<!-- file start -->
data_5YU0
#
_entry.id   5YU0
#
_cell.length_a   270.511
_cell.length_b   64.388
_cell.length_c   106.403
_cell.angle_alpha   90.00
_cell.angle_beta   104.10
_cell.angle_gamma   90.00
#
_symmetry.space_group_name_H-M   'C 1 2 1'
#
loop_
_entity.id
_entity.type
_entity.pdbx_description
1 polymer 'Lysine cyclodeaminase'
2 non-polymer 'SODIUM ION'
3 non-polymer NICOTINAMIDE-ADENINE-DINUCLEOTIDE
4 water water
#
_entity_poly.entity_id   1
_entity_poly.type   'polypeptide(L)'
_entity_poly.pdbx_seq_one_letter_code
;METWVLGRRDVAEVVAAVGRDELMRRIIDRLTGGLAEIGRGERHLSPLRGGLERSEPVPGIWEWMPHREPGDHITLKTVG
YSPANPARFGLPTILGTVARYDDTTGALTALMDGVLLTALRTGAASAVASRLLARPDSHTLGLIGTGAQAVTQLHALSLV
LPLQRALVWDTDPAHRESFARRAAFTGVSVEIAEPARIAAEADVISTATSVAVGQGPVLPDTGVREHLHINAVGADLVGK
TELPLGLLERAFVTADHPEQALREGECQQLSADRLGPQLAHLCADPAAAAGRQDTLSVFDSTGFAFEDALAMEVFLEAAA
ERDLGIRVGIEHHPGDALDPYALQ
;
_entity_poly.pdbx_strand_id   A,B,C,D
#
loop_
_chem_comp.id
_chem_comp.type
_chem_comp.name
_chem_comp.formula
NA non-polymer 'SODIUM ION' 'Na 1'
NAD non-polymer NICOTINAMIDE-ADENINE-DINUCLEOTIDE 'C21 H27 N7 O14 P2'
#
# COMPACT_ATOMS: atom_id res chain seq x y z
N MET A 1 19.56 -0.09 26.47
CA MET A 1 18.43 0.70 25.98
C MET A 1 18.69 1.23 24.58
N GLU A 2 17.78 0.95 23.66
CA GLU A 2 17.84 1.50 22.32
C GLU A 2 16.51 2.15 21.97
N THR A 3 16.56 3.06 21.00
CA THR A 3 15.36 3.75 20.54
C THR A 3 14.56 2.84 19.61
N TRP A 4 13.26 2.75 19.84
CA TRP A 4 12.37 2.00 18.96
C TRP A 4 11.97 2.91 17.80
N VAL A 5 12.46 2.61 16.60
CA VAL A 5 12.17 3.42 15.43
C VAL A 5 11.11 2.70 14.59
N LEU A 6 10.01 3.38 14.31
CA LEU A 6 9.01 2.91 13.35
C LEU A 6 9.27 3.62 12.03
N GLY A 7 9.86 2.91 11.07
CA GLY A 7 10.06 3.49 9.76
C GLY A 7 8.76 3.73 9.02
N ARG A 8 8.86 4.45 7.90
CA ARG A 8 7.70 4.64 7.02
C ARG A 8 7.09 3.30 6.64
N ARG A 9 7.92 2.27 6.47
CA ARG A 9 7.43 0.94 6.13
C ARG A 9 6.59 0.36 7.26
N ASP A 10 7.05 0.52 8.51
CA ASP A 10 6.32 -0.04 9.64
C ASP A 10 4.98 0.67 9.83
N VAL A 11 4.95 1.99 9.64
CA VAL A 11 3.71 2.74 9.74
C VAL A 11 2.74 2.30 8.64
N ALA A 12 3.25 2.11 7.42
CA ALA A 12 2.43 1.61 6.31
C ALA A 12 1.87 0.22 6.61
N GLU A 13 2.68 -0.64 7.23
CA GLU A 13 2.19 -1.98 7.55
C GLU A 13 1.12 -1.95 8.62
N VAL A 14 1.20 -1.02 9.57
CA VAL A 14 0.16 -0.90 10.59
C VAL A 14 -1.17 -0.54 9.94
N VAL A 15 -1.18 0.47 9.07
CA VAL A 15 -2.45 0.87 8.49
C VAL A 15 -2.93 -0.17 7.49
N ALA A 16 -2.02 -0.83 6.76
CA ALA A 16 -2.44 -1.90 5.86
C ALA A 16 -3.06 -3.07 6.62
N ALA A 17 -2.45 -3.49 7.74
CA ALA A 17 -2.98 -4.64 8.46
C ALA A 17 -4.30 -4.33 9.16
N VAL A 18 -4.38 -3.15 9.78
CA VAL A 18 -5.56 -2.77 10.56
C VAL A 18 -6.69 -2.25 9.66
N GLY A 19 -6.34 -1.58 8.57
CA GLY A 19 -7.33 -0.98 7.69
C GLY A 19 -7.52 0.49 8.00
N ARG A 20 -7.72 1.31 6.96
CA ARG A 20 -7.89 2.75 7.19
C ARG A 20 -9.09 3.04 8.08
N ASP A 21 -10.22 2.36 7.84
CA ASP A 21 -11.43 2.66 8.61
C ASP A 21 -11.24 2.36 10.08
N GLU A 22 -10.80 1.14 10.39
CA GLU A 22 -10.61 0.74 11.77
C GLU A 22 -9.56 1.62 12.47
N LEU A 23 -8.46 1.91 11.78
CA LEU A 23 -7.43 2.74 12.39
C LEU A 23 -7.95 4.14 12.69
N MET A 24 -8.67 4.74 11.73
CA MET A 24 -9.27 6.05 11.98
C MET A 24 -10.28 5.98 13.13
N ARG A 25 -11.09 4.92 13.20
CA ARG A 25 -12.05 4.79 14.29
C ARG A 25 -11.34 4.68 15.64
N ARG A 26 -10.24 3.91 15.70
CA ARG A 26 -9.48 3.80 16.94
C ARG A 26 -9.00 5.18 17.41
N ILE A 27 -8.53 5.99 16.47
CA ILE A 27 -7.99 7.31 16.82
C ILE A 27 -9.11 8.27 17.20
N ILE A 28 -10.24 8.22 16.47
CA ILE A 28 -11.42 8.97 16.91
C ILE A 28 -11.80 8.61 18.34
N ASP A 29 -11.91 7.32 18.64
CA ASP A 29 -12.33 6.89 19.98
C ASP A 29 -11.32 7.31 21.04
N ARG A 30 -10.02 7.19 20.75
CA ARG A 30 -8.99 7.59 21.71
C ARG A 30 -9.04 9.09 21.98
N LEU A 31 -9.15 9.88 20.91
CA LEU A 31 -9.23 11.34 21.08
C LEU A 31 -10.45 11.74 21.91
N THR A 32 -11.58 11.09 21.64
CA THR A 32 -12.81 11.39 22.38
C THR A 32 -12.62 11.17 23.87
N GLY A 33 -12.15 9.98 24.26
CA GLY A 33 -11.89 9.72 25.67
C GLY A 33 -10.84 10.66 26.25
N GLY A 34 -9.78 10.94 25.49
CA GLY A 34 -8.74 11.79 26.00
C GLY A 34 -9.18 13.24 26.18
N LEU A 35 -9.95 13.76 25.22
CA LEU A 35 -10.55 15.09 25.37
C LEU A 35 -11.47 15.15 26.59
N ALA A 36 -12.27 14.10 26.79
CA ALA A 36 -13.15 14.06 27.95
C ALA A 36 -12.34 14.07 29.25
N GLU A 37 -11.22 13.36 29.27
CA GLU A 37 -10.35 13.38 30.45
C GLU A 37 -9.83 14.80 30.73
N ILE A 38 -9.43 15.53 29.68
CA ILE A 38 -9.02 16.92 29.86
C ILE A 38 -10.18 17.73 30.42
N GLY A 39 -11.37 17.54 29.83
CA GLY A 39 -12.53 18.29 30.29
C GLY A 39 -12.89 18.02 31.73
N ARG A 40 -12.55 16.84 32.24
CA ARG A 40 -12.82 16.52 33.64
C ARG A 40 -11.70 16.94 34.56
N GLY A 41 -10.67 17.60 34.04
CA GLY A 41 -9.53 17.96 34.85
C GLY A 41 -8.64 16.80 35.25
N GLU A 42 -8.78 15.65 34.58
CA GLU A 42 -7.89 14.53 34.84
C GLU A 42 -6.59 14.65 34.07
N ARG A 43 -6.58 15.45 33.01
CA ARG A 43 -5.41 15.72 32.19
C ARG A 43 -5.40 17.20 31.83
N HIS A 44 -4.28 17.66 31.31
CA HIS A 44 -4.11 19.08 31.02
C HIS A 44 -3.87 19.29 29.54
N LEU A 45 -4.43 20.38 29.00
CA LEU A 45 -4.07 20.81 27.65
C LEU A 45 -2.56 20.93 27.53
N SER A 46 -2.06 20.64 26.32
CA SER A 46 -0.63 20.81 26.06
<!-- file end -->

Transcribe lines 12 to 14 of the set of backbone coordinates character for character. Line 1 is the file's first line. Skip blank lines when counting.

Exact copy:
_symmetry.space_group_name_H-M   'C 1 2 1'
#
loop_